Blind musician David Lee granted permanent residency after facing deportation

Blind musician David Lee granted permanent residency after facing deportation

Blind musician David Lee granted permanent residency after facing deportation

Updated 27 June 2017, 11:10 AEST

A blind Malaysian musician who has made his home in Adelaide will be allowed to stay in Australia after coming close to being deported, but an MP says changes to migration policies are needed to protect people with disabilities.

A blind Malaysian musician who has made his home in Adelaide will be allowed to stay in Australia after coming close to being deported.

David Lee, 34, was expecting to be deported despite appealing for assistance from the Federal Government, but has now been granted permanent residency.

Mr Lee said he directly appealed to the Immigration Minister for a residency visa after other avenues had been exhausted and failed to sway the Federal Government.

The Government previously said it was not in the public interest for it to intervene on his behalf.

South Australian Dignity Party MP Kelly Vincent said people like Mr Lee were at the mercy of uncaring government departments, which considered his blindness as a potential cost to Australian society.

She said his permanent residency was a big relief after a period of worry, which could have been avoided with better immigration policies for people with disabilities.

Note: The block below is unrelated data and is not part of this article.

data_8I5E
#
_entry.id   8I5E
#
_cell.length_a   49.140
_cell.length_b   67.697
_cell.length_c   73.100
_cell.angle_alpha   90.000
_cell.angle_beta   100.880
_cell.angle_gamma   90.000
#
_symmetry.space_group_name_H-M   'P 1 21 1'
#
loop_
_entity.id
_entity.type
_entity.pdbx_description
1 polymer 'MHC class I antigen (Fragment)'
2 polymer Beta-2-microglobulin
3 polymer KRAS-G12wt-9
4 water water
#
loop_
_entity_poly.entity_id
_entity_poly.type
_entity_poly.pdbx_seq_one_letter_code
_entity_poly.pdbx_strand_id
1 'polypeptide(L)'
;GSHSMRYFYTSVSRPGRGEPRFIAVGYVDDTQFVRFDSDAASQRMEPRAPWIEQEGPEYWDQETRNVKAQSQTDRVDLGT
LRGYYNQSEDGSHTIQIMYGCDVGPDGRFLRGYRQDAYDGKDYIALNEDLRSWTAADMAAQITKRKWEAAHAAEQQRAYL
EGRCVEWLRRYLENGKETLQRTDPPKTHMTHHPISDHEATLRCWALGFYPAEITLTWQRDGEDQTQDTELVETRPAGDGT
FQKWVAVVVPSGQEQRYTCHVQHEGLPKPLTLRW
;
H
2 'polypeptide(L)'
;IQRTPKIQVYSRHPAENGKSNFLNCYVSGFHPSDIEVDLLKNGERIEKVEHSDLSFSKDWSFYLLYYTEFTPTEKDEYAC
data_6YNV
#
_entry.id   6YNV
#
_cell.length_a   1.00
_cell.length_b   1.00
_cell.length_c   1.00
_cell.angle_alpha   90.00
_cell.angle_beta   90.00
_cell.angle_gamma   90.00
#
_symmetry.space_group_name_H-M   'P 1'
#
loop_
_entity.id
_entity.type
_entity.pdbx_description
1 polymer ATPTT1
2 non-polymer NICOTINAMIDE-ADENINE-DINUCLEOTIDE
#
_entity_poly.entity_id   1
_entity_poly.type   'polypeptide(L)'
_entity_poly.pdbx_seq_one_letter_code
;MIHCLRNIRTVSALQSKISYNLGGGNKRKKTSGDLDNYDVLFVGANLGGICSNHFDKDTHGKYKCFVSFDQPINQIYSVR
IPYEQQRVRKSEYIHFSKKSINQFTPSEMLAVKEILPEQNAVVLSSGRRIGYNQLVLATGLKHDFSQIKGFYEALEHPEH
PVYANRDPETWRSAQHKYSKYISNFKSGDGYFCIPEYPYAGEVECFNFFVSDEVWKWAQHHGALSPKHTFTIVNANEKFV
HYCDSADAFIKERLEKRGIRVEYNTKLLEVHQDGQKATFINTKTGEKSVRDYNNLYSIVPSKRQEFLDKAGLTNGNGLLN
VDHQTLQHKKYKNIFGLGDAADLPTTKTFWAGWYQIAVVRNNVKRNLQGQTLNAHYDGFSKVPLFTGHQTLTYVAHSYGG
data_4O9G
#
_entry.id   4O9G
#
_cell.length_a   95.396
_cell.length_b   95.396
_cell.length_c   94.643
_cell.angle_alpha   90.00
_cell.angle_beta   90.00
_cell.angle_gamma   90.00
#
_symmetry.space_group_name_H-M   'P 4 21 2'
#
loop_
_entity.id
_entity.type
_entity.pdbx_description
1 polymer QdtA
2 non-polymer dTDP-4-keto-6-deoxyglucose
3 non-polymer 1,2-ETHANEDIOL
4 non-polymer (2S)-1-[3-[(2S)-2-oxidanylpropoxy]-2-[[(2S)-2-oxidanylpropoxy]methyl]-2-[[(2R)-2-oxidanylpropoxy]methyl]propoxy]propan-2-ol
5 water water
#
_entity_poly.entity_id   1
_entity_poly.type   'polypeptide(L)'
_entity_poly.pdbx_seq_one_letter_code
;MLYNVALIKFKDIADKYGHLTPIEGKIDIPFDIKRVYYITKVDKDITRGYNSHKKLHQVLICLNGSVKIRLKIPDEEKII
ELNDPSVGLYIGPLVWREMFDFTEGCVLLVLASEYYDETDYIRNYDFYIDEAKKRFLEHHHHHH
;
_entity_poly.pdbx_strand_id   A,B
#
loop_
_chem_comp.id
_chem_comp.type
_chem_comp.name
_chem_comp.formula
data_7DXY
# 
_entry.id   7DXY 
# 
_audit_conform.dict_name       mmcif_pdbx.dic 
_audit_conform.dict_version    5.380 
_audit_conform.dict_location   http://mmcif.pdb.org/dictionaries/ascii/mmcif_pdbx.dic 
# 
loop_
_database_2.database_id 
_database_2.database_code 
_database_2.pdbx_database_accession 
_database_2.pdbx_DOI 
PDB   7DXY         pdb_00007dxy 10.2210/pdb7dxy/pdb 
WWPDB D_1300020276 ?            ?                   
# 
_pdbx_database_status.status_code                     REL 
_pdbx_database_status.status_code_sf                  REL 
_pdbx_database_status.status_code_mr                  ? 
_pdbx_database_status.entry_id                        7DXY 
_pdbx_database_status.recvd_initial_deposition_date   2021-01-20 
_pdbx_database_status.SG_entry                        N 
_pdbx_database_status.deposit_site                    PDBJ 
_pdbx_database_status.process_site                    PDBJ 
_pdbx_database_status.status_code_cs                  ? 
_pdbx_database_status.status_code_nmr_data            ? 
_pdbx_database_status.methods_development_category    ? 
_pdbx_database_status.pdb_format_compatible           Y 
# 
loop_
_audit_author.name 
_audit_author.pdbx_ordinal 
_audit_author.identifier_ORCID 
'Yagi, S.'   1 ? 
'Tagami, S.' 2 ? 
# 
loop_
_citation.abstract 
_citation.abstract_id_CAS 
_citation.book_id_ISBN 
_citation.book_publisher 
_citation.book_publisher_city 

"This really is a black and white blanket rule that really isn't working for anyone," Ms Vincent said.

"The people of the Australian community [will] benefit from having these people in the community in the same way that we've benefited from having Mr Lee in our community for the past 10 years."

Government must act on migration policy: Vincent

Mr Lee arrived in Australia in 2007 and studied music at the University of Adelaide.

He earns enough money to support himself and said he had never needed a handout from any government department.

Mr Lee said the change of heart was a relief.

"I want to acknowledge all the general public and I want to thank the 14,000-odd people who helped put this petition up on change.org and I want to thank all the other parties involved ... and I want to thank the Government," Mr Lee said.

Ms Vincent said the Federal Government should act on a finding by a Senate committee in 2010 that current migration policies for disabled people were unfair.

"And while this is a great decision it still doesn't fix the fact that Federal Parliament still needs to follow its own recommendation from back in 2010, so seven years ago, which said explicitly the migration act needs to be amended so people can't be deported purely on the basis of disability," she said.